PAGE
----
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26 Nov 2015

Fractured Hearts

Did you know that this decrepit phone that lies in a corner of this desk drawer was once the most cherished object in a pretty girl’s purse?



She loved it with a passion for it was like her own personal little genie. A few taps, a few clicks and she could do anything – order a new stack of books, book tickets to go see her nana, find her way out of a galli that didn’t seem to be part of the instructions…

But most of all, she loved it because it was her only connection to the love of her life – he was an important man in the Merchant Navy and lived the life of a nomad, but the phone made sure that their relationship blossomed into a mighty oak with roots that grew past her childhood. Every now and then she would get a text from him, she would almost always smile at the thought of him, grazing a thumb lovingly across the screen, wishing it was the skin on his face that her thumb touched; strong and handsome with a five o’ clock shadow that weakened her knees and an affinity for whodunits, she knew she was lucky to have snagged him. She would spend hours on the phone, twirling her earphone wires around one sparkly nail as she fell more and more in love with her Mr. Charming. Their dreams of how their wedding was to be, the names for their children, their hopes for the little house that he had put a down payment on… all found their way to each other through the marvel that was her phone.

It was also the same phone that found its way to her stepmother who promptly ‘arranged’ her marriage to her first cousin, a 40-year-old divorcee with a lisp and an undying penchant for kallu. The phone saw months of tears, hunger strikes, and arguments until one day, it fell to the floor and the screen cracked as drops of blood from its owner’s wrist dripped onto its face.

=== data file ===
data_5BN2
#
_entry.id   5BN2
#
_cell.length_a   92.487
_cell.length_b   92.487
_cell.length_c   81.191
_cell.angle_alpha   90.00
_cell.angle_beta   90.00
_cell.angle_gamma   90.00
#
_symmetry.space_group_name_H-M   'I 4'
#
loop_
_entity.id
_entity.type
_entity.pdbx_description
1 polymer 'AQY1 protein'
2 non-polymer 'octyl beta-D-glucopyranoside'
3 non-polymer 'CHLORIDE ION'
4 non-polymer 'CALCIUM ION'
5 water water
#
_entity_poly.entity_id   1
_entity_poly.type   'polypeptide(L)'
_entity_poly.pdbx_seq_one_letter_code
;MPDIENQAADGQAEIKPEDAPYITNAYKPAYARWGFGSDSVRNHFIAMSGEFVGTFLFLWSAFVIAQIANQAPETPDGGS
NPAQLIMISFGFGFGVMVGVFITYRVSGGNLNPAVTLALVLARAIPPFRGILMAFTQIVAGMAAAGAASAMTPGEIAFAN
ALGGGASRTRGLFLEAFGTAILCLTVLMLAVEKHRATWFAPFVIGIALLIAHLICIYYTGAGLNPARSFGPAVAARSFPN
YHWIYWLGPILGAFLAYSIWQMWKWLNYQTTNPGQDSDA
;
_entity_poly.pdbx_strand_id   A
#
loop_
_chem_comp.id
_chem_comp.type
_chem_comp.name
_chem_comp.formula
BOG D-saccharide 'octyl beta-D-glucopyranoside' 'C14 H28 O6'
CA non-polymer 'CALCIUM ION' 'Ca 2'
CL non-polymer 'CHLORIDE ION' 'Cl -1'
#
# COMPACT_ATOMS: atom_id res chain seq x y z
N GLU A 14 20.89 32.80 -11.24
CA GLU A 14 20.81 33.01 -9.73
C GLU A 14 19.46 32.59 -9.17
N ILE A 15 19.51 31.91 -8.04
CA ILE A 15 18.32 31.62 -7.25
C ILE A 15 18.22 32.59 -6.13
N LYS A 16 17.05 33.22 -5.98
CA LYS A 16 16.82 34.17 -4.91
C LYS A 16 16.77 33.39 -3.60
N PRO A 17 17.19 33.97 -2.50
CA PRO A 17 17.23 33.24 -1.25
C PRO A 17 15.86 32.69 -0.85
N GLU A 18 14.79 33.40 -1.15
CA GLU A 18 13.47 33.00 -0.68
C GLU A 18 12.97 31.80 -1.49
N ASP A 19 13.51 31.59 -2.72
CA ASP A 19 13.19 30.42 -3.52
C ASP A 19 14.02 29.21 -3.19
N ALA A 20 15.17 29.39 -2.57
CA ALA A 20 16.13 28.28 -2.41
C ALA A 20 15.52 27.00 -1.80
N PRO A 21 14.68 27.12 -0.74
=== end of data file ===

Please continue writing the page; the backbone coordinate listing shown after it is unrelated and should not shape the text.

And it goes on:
It was salvaged though: both the life and the phone. But the screen remained cracked, just like the life.  

Dark times prevailed because women are women’s worst enemies. While the gentle girl familiarized herself with the violence of marital rape, the love of her life pined away on seas unknown, searching for an anchor to hold him down during stormy times, the anchor that was once her. Bleak is a real word. It is a real feeling. “Bleak” wreaks more havoc than “sad” or “angry”. Bleak is that point wherein you have crossed the threshold from feeling everything to feeling nothing. Just like the display on the dying phone.


Her heart fell into disuse just like the phone. Both were tucked away carelessly in a dank corner, pretty useless except for when a random memory of a happier time flitted across, bringing with it a brief flare of life, but later making everything seem darker than it was before.

***

So many stories I hear of people who truly care about each other not being allowed to be together for no rhyme or reason. Explain the logic to me, please?